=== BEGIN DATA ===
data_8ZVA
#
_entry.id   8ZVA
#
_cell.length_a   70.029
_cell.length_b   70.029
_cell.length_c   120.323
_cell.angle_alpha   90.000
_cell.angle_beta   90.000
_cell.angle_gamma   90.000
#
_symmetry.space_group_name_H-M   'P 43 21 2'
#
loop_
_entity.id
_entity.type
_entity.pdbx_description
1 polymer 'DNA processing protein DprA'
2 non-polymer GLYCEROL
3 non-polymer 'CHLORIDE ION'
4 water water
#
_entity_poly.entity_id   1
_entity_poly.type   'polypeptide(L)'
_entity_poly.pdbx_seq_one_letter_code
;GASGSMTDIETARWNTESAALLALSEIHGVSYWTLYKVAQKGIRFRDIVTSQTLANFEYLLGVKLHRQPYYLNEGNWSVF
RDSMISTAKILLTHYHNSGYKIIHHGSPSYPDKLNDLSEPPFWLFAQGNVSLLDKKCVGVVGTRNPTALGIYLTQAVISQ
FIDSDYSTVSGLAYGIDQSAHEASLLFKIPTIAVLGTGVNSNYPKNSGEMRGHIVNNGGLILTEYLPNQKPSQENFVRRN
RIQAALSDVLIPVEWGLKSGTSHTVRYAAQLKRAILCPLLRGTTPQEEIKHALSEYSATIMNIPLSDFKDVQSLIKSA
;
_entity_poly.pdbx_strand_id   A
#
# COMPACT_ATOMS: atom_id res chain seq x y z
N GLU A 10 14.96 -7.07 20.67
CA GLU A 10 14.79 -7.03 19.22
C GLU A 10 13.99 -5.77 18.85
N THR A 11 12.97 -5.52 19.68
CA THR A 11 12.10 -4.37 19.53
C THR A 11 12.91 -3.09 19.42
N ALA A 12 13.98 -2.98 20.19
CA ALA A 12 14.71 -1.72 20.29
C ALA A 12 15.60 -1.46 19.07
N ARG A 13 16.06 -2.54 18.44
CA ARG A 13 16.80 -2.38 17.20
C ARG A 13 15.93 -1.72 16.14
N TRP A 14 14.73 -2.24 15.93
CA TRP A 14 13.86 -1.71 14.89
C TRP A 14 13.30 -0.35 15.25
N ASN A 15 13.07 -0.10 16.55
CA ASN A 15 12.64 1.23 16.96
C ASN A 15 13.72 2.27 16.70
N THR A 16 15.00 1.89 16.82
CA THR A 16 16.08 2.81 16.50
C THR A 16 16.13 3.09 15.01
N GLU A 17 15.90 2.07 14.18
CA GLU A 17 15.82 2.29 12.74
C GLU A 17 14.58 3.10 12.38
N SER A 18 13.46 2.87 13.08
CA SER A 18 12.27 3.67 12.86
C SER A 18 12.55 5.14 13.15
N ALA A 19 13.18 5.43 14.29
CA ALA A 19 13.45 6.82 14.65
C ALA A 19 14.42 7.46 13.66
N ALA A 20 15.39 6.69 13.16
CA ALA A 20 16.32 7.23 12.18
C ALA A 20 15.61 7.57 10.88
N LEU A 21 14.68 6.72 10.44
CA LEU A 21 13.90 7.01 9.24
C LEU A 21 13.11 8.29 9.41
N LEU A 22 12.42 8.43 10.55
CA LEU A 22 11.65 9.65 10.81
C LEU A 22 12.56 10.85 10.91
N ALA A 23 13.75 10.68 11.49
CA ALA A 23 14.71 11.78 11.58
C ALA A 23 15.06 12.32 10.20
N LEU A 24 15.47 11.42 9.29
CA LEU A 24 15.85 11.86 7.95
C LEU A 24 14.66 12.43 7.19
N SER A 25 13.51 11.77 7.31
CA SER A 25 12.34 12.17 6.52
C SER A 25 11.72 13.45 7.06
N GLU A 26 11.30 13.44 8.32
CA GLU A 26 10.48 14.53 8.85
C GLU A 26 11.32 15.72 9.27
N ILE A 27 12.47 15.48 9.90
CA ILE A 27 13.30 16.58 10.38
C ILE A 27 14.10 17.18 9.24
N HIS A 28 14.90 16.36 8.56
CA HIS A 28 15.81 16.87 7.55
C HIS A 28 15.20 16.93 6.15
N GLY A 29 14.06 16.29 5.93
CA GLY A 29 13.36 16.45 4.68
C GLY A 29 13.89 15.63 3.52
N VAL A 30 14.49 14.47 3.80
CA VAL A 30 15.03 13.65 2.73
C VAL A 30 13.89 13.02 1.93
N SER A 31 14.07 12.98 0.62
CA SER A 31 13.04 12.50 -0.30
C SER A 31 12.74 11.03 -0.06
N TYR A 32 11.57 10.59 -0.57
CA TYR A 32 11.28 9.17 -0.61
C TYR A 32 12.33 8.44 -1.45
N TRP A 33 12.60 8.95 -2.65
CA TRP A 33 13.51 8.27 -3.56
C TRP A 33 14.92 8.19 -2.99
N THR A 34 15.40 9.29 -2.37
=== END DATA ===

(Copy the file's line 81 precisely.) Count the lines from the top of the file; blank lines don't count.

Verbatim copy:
C SER A 25 11.72 13.45 7.06